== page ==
Career colleges: the right places at the right time

3rd August 2018 at 00:00
Having drawn up a way to revive technical education five years ago, Lord Baker finds the stars are aligning for his career-minded professional learning routes

I launched career colleges in October 2013. Initially just a concept, my desire was to create more specialist technical and professional routes for 14- to 19-year-olds – steering young people to the many new and exciting careers they were unlikely to have known about.

I handed my vision over to Ruth Gilbert, CEO of the newly formed Career Colleges Trust (recently joined by Bev Jones as a joint CEO). I said I’d like to see 25 career colleges to be in operation by 2018, and am delighted that we have come close to reaching this target. It is a huge achievement considering the difficult financial landscape in which FE colleges have been operating over the past five years.

The crux of career colleges was to meet the needs of industry by preparing young people for the world of work. I wanted educators to work more closely with employers to ensure that skill needs could be met. Who better to design and help deliver the curriculum in FE colleges than businesses themselves?

I have talked frequently over the past few years about the huge skills mismatch in this country, which is likely to be exacerbated by Brexit. We have too many graduates studying biology and a foreign language in this age of instantaneous translation, yet not enough apprentices are being taught the many technical skills that are needed to keep our nation’s economy buoyant.

The snobbery that killed off technical education in the 1950s is still very much alive, and we must continue to talk widely and passionately about the many successes resulting from high-quality technical training.

The 22 sector-specialist career colleges now open across the UK (a further eight are in development) cover six priority skill-shortage sectors: healthcare, hospitality, digital technology, professional services, construction and engineering. Every single young person leaving a career college goes on to further/higher education, an apprenticeship or meaningful employment, which fast-tracks their career progression.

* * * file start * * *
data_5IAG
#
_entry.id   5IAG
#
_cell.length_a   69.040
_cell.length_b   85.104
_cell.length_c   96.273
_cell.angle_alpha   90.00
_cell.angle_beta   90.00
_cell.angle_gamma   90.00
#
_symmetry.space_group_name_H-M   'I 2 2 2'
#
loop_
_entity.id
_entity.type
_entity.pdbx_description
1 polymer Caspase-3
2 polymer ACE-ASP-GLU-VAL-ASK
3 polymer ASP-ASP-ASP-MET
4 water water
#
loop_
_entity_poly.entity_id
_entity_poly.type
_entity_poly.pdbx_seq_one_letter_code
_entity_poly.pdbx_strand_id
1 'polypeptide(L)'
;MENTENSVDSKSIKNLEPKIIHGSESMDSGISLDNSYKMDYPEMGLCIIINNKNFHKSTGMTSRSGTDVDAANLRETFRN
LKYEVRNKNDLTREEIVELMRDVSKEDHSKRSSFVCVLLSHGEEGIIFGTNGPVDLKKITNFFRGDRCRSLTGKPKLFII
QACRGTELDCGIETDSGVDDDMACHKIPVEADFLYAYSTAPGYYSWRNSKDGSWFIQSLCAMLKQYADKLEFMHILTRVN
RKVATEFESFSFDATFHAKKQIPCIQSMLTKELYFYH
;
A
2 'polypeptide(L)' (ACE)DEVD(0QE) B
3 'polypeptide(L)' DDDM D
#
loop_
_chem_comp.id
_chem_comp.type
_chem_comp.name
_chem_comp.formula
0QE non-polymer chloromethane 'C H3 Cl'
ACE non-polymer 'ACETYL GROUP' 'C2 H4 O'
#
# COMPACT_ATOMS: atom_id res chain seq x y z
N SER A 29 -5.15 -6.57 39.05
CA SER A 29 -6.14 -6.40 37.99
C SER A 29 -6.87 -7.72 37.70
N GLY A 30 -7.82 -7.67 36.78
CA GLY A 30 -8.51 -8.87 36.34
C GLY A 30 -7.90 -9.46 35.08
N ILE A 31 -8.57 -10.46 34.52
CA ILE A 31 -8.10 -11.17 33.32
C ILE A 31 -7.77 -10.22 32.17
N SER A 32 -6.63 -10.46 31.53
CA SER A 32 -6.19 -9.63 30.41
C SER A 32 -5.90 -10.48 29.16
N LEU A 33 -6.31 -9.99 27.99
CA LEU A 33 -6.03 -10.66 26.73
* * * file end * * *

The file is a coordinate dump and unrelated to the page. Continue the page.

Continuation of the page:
Support from top employers enables our students to become involved in “live” industry projects. This helps them to develop enterprise and communication skills, alongside technical skills, which are so crucial for employment success in today’s digital economy. Top employers involved to date include: Amazon Web Services, BBC, Accenture, Ford Aerospace, Hyatt, RAF, Raytheon, Royal Society for Public Health, Turner and Townsend, Deutsche Bank, Merlin and various regional NHS trusts.

Each career college has a board that is accountable to the governing body of the college/training provider and a minimum of 40 per cent of board members must be local/regional employers for the relevant sector.

Another unique aspect of our model is that of extended business hours for students to mirror the world of work. This does not mean more class-based teaching. It’s about ensuring the use of project-based learning and engagement with employers through mentors and coaching techniques. This is something common to the excellent vocational education systems seen around the world.

What we didn’t dare hope was that the government would go on to develop a skills strategy and T-levels programme that would be so closely aligned with what we’ve been propagating for the past five years. From extended industry placements to high-quality technical teaching, the career-colleges model mirrors current government policy and is an excellent fit for T-level preparation.

‘We know it works’

And we know our model works. Last month, the Career Colleges Trust held its fourth annual conference during which we heard from students themselves. By starting this route at the age of 14, many of our students find themselves two years ahead of their peers by the age of 16 – achieving both technical and academic qualifications, alongside real industry experience.

Over the past five years, we have had nothing but support from both employers and colleges. No one can doubt the wisdom of employer-supported learning with real partnerships being formed between industry and educators. We currently have more than 1,000 young people benefiting, with the number set to increase dramatically over the next five years.

I am proud of how far the Career Colleges Trust has come since we launched the pioneering concept. Our colleges have shown themselves to be adaptable, forward-thinking and more than capable of stepping up to help address the skill shortage – which is no easy feat at a time of such financial hardship within FE. These colleges have set an example to the rest of the sector, with their students being given unique opportunities and the best possible start to their careers.

I am confident the trust will continue to thrive and to support educators to forge vital links with industry. With the Department for Education clearly recognising the value of our model, I am most excited about what more can and will be achieved in the future.

Lord Baker is founder and trustee of the Career Colleges Trust

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